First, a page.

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When Christ your life appears, then you too will appear with him in glory.

Renunciation of Vice.[a] Put to death, then, the parts of you that are earthly:(A) immorality, impurity, passion, evil desire, and the greed that is idolatry.[b] Because of these the wrath of God[c] is coming [upon the disobedient].(B) By these you too once conducted yourselves, when you lived in that way. But now you must put them all away:[d] anger, fury, malice, slander, and obscene language out of your mouths.(C) Stop lying to one another, since you have taken off the old self with its practices(D) 10 [e]and have put on the new self, which is being renewed, for knowledge, in the image of its creator.(E) 11 Here there is not Greek and Jew, circumcision and uncircumcision, barbarian, Scythian,[f] slave, free; but Christ is all and in all.(F)

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Footnotes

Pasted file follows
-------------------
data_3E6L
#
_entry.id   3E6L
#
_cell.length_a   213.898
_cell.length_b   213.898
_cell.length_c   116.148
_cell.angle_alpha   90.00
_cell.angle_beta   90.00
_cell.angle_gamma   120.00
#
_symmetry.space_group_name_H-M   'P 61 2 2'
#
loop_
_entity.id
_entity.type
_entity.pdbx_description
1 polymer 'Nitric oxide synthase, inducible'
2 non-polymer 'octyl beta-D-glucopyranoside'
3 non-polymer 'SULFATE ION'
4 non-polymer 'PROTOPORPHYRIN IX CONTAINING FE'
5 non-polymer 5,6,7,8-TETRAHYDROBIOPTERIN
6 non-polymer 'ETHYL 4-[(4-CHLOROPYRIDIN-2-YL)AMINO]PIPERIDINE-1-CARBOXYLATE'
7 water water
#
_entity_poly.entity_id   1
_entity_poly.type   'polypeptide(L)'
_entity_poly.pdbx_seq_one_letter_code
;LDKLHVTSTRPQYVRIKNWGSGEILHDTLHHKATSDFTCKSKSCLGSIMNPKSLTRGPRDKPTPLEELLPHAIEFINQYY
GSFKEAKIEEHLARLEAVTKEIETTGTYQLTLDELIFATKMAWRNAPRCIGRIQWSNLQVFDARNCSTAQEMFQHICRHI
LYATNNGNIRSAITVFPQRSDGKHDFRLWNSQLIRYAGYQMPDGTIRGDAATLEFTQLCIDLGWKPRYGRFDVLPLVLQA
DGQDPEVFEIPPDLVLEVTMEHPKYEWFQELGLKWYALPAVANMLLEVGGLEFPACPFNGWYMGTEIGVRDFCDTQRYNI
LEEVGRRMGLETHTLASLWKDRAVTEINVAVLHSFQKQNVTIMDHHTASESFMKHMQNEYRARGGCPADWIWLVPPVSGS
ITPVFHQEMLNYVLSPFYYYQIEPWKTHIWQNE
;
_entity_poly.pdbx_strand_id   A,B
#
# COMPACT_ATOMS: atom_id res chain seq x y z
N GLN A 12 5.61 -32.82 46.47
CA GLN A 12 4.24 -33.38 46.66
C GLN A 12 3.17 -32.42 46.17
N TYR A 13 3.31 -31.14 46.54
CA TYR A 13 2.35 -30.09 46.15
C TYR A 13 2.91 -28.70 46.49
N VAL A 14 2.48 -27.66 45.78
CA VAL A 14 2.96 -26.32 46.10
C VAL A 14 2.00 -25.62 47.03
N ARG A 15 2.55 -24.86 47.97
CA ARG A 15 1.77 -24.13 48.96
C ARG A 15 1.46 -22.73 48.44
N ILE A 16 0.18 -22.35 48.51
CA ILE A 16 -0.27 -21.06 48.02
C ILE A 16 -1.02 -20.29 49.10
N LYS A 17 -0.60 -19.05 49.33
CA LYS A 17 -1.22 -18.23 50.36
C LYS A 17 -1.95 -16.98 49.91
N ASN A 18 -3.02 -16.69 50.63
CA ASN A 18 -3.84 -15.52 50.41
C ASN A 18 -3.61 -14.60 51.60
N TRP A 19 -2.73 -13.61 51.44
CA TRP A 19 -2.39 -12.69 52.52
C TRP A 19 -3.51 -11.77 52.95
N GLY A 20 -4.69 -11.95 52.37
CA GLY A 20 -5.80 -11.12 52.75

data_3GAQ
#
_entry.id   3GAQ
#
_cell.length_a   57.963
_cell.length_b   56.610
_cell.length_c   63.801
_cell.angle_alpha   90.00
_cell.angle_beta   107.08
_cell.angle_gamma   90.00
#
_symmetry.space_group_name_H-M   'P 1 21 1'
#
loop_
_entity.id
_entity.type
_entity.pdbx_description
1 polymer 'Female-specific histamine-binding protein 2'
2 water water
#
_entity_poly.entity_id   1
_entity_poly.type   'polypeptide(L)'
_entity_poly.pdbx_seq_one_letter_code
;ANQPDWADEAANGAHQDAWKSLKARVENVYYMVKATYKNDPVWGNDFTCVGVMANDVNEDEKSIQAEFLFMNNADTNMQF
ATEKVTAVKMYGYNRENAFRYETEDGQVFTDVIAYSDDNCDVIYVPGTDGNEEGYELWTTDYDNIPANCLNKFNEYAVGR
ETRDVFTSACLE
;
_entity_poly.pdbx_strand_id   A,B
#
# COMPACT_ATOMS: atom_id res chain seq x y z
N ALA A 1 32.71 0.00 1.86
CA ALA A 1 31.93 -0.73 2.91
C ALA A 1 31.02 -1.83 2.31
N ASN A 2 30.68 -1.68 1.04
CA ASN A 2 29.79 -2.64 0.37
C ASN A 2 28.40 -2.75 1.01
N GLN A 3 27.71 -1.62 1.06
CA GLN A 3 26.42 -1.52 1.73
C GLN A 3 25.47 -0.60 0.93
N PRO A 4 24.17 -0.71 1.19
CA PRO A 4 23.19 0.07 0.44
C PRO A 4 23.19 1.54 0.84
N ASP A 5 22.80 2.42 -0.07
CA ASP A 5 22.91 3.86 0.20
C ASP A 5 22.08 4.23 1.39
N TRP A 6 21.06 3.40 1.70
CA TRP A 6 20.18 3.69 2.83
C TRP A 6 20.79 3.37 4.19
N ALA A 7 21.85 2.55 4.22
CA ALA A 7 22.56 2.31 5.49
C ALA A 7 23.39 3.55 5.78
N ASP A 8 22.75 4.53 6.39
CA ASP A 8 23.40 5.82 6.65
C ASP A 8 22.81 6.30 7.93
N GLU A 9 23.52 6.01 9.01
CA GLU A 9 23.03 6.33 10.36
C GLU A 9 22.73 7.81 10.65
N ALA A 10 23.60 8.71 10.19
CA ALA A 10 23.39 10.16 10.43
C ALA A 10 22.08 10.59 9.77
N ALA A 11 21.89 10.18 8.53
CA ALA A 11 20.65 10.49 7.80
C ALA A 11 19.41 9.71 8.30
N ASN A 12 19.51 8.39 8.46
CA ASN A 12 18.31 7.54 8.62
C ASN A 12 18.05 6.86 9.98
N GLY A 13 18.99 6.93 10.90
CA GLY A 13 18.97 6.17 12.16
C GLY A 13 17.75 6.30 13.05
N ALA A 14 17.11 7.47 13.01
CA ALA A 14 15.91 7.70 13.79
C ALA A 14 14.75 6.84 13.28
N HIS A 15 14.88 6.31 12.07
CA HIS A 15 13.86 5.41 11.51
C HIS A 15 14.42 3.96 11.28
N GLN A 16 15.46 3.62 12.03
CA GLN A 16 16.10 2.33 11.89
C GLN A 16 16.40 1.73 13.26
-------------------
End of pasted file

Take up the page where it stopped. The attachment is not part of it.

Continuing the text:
1. 3:5–17 In lieu of false asceticism and superstitious festivals, the apostle reminds the Colossians of the moral life that is to characterize their response to God through Christ. He urges their participation in the liturgical hymns and prayers that center upon God’s plan of salvation in Christ (Col 3:16).
  2. 3:5, 8 The two lists of five vices each are similar to enumerations at Rom 1:29–31 and Gal 5:19–21.
  3. 3:6 The wrath of God: see note on Rom 1:18. Many manuscripts add, as at Eph 5:6, “upon the disobedient.”
  4. 3:8–10 Put…away; have taken off; have put on: the terms may reflect baptismal practice, taking off garments and putting on new ones after being united with Christ, here translated into ethical terms.
  5. 3:10 Image: see note on Col 1:15.
  6. 3:11 Scythian: a barbarous people from north of the Black Sea.